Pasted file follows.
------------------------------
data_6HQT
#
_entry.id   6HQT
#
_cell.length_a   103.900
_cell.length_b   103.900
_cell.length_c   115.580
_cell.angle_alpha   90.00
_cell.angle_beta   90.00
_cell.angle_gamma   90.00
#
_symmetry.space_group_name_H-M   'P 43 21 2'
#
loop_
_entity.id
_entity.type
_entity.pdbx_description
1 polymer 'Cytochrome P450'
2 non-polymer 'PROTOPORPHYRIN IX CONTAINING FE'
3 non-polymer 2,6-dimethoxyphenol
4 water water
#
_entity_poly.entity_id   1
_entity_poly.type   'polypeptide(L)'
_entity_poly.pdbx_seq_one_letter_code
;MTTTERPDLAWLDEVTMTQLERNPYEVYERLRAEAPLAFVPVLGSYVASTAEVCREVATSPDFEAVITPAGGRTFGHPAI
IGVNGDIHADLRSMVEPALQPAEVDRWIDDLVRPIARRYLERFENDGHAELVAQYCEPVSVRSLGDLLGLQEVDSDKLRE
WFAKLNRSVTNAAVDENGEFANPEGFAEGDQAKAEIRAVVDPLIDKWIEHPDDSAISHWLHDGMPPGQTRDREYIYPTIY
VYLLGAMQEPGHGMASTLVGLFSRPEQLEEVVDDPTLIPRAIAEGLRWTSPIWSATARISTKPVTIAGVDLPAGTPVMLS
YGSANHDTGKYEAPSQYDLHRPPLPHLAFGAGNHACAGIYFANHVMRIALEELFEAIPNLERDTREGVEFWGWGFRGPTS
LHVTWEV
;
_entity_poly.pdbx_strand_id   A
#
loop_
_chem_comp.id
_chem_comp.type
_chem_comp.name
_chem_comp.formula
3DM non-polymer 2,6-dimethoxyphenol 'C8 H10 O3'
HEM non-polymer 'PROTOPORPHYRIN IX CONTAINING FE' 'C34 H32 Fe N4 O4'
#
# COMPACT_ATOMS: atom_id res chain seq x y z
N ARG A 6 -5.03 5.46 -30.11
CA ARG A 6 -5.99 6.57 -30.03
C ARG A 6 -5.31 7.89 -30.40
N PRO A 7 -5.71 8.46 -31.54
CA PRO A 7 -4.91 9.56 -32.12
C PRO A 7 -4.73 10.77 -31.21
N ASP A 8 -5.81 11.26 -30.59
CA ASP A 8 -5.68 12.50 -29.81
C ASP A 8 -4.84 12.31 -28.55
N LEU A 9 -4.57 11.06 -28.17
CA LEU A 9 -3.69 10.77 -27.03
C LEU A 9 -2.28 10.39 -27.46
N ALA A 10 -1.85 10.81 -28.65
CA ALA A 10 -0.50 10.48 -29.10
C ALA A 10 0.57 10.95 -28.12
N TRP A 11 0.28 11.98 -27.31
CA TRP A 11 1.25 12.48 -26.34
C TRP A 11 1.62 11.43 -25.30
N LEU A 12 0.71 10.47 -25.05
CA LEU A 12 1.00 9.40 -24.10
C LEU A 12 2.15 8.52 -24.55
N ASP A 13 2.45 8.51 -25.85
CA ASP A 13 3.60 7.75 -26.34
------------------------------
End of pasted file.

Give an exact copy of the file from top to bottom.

data_6HQT
#
_entry.id   6HQT
#
_cell.length_a   103.900
_cell.length_b   103.900
_cell.length_c   115.580
_cell.angle_alpha   90.00
_cell.angle_beta   90.00
_cell.angle_gamma   90.00
#
_symmetry.space_group_name_H-M   'P 43 21 2'
#
loop_
_entity.id
_entity.type
_entity.pdbx_description
1 polymer 'Cytochrome P450'
2 non-polymer 'PROTOPORPHYRIN IX CONTAINING FE'
3 non-polymer 2,6-dimethoxyphenol
4 water water
#
_entity_poly.entity_id   1
_entity_poly.type   'polypeptide(L)'
_entity_poly.pdbx_seq_one_letter_code
;MTTTERPDLAWLDEVTMTQLERNPYEVYERLRAEAPLAFVPVLGSYVASTAEVCREVATSPDFEAVITPAGGRTFGHPAI
IGVNGDIHADLRSMVEPALQPAEVDRWIDDLVRPIARRYLERFENDGHAELVAQYCEPVSVRSLGDLLGLQEVDSDKLRE
WFAKLNRSVTNAAVDENGEFANPEGFAEGDQAKAEIRAVVDPLIDKWIEHPDDSAISHWLHDGMPPGQTRDREYIYPTIY
VYLLGAMQEPGHGMASTLVGLFSRPEQLEEVVDDPTLIPRAIAEGLRWTSPIWSATARISTKPVTIAGVDLPAGTPVMLS
YGSANHDTGKYEAPSQYDLHRPPLPHLAFGAGNHACAGIYFANHVMRIALEELFEAIPNLERDTREGVEFWGWGFRGPTS
LHVTWEV
;
_entity_poly.pdbx_strand_id   A
#
loop_
_chem_comp.id
_chem_comp.type
_chem_comp.name
_chem_comp.formula
3DM non-polymer 2,6-dimethoxyphenol 'C8 H10 O3'
HEM non-polymer 'PROTOPORPHYRIN IX CONTAINING FE' 'C34 H32 Fe N4 O4'
#
# COMPACT_ATOMS: atom_id res chain seq x y z
N ARG A 6 -5.03 5.46 -30.11
CA ARG A 6 -5.99 6.57 -30.03
C ARG A 6 -5.31 7.89 -30.40
N PRO A 7 -5.71 8.46 -31.54
CA PRO A 7 -4.91 9.56 -32.12
C PRO A 7 -4.73 10.77 -31.21
N ASP A 8 -5.81 11.26 -30.59
CA ASP A 8 -5.68 12.50 -29.81
C ASP A 8 -4.84 12.31 -28.55
N LEU A 9 -4.57 11.06 -28.17
CA LEU A 9 -3.69 10.77 -27.03
C LEU A 9 -2.28 10.39 -27.46
N ALA A 10 -1.85 10.81 -28.65
CA ALA A 10 -0.50 10.48 -29.10
C ALA A 10 0.57 10.95 -28.12
N TRP A 11 0.28 11.98 -27.31
CA TRP A 11 1.25 12.48 -26.34
C TRP A 11 1.62 11.43 -25.30
N LEU A 12 0.71 10.47 -25.05
CA LEU A 12 1.00 9.40 -24.10
C LEU A 12 2.15 8.52 -24.55
N ASP A 13 2.45 8.51 -25.85
CA ASP A 13 3.60 7.75 -26.34